'That's why I'm here, Simon. What's happened?'
'The rock was unstable. They're the first two to come down. I warned Mr Peabody that part of the hill was tiable to subsidence, but he wanted what was there - everything that could be dug out', Simon Hepplewhite answered. He had mining experience and from experience saw the writing on the wall for the Peabody Mining and Quarrying Company in this part of Swaledale.
Peabody was young, headstrong. He saw his lifestyle threatened and he wanted to mix with the other young blades at the Black Bull. He was also newly wedded, and foresaw his son inheriting the business he had inherited from his grandfather. He was therefore bullish in his dealings with those who worked for him. Henry Truelove had felt his scorn more than once, when young Peabody showed with his new bride in tow, trying to show how steely he could be..
Now men had been injured, or even killed, would Peabody see reason and cut his losses? Somehow, Truelove doubted that. They were dealing with a man who knew little about mining or the Dales geology. He only knew how to spend the proceeds, not really a chip off the old block.
Peabody showed up at the site the following morning. Men were still trying to recover the bodies of two miners, but no hope was held of finding them alive. The young mine owner stamped his feet to warm himself. He had been driven there by Hepplewhite straight after breakfast, and the kedgeree he had eaten nearly came back up again when he saw one of the miners borne past him to the ambulance.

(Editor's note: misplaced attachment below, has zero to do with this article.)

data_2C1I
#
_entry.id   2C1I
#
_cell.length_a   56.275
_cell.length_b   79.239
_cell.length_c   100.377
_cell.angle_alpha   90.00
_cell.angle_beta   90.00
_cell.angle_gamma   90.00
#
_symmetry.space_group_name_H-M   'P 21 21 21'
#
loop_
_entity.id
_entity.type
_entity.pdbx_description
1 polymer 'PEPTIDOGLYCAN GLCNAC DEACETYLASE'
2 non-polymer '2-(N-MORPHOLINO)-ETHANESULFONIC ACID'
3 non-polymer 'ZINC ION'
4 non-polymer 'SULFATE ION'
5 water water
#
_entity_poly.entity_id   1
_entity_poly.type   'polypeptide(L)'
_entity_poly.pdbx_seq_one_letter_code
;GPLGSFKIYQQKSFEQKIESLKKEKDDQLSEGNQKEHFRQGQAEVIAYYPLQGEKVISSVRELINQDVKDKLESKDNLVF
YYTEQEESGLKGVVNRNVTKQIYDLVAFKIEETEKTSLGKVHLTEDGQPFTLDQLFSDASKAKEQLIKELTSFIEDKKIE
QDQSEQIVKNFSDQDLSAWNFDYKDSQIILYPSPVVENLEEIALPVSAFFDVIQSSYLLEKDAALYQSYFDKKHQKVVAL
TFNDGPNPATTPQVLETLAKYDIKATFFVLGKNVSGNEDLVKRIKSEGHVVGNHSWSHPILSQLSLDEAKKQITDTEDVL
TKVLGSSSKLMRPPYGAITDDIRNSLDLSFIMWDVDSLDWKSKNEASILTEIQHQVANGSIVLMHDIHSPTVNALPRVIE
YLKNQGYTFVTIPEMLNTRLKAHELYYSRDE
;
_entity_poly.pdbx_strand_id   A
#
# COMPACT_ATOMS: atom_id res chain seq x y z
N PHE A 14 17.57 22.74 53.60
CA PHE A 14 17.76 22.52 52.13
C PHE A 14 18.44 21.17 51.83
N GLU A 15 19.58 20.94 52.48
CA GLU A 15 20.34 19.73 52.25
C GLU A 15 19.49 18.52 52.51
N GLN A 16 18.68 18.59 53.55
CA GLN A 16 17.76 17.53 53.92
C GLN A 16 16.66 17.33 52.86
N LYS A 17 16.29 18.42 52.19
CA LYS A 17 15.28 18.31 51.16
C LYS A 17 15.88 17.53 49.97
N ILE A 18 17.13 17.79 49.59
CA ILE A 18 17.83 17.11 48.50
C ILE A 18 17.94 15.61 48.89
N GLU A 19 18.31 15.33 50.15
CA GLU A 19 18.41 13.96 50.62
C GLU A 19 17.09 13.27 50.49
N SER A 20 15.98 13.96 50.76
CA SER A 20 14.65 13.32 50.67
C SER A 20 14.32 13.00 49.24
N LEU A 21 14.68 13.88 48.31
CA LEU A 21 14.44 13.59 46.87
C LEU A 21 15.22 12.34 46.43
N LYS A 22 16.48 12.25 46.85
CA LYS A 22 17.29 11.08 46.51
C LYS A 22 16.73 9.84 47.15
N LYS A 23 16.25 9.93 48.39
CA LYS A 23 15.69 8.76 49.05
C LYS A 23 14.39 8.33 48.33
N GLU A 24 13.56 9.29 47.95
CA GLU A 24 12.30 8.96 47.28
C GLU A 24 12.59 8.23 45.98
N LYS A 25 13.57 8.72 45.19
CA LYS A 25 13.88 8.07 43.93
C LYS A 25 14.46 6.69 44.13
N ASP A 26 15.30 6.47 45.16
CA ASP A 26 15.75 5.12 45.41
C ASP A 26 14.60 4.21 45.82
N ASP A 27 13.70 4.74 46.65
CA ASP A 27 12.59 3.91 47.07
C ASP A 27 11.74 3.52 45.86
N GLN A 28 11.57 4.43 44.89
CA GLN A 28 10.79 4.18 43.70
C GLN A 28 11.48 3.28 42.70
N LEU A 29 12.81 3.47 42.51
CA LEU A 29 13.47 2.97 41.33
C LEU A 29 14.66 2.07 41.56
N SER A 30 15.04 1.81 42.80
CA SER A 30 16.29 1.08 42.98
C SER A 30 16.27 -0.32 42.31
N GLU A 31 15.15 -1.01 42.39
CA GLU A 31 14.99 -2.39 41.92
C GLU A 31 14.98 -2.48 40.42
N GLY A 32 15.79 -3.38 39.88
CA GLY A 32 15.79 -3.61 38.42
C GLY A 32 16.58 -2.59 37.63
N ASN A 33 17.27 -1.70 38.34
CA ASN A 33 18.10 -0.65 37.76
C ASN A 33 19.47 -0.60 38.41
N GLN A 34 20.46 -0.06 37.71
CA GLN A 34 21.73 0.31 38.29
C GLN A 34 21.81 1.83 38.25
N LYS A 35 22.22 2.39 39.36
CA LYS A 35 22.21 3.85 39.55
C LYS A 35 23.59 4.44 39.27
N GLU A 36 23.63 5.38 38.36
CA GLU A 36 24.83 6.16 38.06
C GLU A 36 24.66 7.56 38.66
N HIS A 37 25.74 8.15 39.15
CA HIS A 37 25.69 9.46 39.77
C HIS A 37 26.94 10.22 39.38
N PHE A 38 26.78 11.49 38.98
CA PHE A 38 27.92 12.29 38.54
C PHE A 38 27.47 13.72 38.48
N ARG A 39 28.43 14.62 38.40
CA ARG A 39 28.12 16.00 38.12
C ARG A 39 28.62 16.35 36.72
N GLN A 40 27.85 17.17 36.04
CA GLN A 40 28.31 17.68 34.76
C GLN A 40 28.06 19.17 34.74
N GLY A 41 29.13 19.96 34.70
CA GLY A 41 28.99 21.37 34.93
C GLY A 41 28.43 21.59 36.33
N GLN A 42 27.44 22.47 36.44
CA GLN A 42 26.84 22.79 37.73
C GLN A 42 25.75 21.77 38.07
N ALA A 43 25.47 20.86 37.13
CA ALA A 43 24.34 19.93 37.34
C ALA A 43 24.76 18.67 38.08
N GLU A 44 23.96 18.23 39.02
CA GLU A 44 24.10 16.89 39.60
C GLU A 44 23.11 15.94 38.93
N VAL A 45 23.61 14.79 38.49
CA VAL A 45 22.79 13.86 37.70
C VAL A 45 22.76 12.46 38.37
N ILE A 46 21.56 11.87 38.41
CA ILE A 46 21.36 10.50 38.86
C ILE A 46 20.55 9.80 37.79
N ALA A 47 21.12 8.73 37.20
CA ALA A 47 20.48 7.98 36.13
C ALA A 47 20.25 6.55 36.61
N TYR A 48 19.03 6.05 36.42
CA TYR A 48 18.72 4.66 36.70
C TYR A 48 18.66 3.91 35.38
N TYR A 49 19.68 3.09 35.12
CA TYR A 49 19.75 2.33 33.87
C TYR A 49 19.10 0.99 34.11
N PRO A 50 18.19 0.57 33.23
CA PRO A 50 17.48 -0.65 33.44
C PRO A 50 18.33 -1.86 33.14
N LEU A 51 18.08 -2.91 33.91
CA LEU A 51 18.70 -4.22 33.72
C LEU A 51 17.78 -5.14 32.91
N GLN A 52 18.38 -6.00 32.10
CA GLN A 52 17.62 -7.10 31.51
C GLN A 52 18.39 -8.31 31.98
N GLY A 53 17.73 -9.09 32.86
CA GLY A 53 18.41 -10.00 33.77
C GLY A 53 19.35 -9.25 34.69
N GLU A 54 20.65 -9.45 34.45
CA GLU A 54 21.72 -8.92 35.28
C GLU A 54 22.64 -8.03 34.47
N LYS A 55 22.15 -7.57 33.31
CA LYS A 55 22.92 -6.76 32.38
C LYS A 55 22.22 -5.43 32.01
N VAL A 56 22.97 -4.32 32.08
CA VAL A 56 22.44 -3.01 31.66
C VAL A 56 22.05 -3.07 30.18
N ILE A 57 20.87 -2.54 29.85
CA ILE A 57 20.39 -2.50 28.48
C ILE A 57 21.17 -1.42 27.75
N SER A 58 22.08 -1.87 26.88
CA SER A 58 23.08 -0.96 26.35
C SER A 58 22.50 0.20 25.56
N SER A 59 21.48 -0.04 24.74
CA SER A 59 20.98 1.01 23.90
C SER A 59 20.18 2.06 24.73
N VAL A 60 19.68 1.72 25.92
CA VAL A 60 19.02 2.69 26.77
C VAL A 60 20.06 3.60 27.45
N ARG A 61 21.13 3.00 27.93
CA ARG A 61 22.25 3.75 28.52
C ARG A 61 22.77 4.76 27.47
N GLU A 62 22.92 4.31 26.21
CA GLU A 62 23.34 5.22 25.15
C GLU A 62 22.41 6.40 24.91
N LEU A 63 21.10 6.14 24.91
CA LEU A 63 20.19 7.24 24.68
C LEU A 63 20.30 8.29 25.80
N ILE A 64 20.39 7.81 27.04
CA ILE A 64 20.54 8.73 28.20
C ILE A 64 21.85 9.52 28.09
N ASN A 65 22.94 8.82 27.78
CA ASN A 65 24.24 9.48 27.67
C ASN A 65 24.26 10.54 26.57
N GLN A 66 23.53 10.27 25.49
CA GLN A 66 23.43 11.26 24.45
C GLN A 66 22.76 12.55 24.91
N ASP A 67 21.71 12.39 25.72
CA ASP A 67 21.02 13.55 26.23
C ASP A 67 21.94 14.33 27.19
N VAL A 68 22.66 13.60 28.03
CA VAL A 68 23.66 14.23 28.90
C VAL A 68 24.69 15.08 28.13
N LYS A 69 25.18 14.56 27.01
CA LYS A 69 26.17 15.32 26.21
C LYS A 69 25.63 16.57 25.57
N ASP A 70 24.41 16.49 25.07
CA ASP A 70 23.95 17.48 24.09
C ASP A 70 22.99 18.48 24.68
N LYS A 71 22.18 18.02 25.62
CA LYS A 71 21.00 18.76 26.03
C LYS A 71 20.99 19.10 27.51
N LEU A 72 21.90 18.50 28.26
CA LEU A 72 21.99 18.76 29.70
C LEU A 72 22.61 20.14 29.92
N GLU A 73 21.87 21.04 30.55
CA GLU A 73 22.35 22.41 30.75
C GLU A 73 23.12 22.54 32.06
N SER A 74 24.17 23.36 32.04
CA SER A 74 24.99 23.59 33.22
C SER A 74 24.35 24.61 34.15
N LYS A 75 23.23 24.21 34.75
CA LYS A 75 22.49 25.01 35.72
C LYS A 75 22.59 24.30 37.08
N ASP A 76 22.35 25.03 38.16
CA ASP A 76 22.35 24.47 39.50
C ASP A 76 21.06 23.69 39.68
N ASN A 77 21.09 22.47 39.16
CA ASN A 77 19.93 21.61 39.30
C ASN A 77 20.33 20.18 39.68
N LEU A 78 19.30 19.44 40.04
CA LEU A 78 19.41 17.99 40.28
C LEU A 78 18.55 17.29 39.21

'For God's sake pull the cover over him!' Peabody yelled at the stretcher bearers.
'He isn't dead yet', the ambulance man answered flatly.
'Who's that?' the man on the stretcher asked weakly.
'It's the boss', another man told him.
'No, higher up', he was told. Hepplewhite, standing beside Peabody knew all the miners. He knew their families and he knew their wives. Living on the parish was not living, and rents had to be paid. Land owners were no more charitable than mine owners, and there would be the few sticks of furniture stacked outside - whatever the weather - ready to be carted away. There was little enough work up here, but if a man couldn't work because of injury...
The man eased himself up onto his right elbow and told the stretcher bearers to stop. Then he looked to where Peabody stood, looking uphill at the next two struggling down in the flurry of snow that almost hid them from time to time.
The young man spun around, still hugging himself in the cold. He mouthed 'what?'
'Peabody, think of yourself as cursed!' The man said no more and fell back into the stretcher, his bearers hurrying back to their vehicle. They had a long drive in the worsening weather, back to Barnard Castle, the nearest town that could offer medical care.
'Who was that?' Peabody stared after the stretcher.
As the following stretcher passed him, and the bearers pulled back the cover to show the young man under it was dead, Hepplewhite nodded and answered,
'That was old Matthias Collier'.
'Collier?' Peabody smirked. 'He's in the wrong business, isn't he?'
'So are you', Hepplewhite said into the icy wind.
'What was that?' Peabody strained to hear.
'Nothing, sir', Hepplewhite walked to the ambulance. He asked the men as they pushed the stretchers into the back, 'Is that all of them?'
One of them, the driver shook his head and walked forward to the cab. As he got in he said somebody had told him there was another missing, but they couldn't be sure.
Peabody turned to Truelove, standing beside him, looking at the dark clouds dropping down from the west. Rogan's Seat was lost in there, somewhere, all two thousand feet or so of it. As the ambulance pulled away one door came open and the driver braked hard. His assistant leapt out and ran to the back to slam it shut again. Before he could do so Matthias croaked as loud as he could,